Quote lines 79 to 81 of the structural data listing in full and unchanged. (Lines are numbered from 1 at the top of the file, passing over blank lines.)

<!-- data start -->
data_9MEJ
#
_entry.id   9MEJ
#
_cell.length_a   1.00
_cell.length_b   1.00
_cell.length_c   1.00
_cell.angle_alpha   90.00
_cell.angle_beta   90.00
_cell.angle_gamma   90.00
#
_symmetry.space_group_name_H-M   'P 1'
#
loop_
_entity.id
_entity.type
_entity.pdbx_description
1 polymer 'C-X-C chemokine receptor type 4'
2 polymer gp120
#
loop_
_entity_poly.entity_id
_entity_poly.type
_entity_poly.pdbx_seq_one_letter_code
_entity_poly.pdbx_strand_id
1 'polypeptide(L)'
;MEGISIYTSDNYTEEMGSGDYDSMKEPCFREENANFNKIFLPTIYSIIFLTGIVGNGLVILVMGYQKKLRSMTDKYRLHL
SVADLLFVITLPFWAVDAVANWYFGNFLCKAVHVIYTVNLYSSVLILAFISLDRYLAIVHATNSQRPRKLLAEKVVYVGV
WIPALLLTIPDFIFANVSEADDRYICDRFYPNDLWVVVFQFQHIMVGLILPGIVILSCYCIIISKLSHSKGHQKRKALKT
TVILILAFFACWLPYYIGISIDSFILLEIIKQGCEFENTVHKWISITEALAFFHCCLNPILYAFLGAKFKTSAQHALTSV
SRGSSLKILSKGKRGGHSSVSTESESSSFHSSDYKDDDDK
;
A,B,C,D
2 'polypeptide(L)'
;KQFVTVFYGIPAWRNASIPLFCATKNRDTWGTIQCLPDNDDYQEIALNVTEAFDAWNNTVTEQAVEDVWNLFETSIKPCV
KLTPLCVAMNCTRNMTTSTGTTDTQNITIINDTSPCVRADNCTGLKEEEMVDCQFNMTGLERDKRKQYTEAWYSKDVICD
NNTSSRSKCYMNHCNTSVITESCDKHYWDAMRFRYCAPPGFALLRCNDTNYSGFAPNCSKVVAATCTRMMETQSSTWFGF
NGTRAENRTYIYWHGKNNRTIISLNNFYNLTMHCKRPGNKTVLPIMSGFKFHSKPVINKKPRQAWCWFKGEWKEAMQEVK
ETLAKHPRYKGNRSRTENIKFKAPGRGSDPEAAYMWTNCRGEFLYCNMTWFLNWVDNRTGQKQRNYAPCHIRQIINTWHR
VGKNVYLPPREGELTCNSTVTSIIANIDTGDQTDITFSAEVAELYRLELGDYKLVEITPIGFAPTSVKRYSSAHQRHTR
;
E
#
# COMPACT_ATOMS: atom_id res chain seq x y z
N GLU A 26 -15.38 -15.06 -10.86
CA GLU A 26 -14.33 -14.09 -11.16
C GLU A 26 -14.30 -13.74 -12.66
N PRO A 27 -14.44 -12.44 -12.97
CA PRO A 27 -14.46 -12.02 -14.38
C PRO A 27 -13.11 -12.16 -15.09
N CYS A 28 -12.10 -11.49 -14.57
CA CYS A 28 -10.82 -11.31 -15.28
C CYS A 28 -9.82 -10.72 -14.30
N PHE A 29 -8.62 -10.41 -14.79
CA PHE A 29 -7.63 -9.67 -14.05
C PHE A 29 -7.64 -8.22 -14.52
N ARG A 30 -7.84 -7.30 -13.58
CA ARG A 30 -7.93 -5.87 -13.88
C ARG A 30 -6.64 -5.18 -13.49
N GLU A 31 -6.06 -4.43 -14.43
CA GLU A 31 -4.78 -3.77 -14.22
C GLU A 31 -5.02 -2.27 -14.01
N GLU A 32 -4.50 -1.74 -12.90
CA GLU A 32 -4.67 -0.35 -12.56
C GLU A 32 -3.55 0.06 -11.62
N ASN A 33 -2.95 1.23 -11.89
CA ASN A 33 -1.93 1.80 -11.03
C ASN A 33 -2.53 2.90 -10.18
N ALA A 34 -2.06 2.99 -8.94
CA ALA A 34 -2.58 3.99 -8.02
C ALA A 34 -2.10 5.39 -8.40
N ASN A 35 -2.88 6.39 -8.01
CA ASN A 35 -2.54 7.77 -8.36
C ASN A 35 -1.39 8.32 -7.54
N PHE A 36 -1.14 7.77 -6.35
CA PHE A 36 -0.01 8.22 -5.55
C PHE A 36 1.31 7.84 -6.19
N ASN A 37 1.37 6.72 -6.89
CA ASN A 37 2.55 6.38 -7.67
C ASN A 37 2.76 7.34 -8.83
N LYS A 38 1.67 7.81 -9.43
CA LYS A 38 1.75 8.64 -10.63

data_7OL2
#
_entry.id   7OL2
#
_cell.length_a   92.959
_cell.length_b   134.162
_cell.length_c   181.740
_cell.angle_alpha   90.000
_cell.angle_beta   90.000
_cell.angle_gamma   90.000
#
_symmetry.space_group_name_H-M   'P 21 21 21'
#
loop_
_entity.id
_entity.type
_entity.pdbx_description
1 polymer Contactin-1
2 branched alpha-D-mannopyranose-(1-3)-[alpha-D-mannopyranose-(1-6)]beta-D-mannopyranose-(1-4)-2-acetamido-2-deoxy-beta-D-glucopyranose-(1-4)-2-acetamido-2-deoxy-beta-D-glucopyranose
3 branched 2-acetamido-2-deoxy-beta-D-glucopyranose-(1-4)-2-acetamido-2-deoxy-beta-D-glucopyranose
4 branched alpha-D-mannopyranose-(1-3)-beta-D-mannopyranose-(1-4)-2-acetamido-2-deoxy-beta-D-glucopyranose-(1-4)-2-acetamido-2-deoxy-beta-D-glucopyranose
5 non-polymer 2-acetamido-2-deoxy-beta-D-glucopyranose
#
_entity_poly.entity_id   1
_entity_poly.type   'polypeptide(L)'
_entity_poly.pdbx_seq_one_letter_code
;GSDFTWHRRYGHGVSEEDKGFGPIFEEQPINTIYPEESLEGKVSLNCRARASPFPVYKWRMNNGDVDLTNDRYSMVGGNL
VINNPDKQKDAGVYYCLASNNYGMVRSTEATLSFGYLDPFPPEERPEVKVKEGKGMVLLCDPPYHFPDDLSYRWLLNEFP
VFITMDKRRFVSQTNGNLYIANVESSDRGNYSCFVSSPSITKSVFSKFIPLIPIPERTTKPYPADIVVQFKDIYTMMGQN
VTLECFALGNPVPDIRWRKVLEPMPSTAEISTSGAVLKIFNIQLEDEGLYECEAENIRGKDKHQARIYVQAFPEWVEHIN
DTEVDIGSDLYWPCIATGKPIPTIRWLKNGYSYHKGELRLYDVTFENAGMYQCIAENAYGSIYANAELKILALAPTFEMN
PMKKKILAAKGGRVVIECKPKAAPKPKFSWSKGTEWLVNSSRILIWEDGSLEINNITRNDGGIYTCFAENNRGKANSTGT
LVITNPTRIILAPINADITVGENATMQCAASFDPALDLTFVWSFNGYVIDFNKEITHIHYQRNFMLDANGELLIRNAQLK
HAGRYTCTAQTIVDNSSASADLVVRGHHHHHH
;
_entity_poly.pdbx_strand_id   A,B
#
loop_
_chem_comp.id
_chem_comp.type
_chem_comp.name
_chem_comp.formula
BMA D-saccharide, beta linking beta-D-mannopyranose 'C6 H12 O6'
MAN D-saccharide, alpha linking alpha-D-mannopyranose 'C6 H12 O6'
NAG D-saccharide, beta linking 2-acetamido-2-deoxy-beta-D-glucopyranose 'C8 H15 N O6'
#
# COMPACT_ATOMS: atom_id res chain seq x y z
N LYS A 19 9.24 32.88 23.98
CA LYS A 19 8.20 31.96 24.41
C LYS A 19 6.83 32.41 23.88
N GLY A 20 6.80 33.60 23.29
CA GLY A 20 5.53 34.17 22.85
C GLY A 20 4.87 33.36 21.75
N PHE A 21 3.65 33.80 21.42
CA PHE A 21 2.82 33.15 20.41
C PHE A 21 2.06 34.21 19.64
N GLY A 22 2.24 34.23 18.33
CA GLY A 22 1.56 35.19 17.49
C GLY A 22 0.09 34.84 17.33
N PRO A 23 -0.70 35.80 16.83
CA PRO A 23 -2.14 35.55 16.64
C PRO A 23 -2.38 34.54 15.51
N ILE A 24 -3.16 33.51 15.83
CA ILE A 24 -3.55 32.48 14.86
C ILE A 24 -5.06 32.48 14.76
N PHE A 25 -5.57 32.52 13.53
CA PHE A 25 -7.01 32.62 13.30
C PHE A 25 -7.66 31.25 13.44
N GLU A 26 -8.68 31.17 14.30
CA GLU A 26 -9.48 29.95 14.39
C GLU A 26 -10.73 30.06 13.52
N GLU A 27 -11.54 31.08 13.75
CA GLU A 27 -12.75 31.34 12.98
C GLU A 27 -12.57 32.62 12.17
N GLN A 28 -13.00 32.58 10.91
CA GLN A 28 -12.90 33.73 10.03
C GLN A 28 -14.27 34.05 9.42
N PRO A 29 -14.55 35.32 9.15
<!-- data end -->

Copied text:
CA ASN A 37 2.55 6.38 -7.67
C ASN A 37 2.76 7.34 -8.83
N LYS A 38 1.67 7.81 -9.43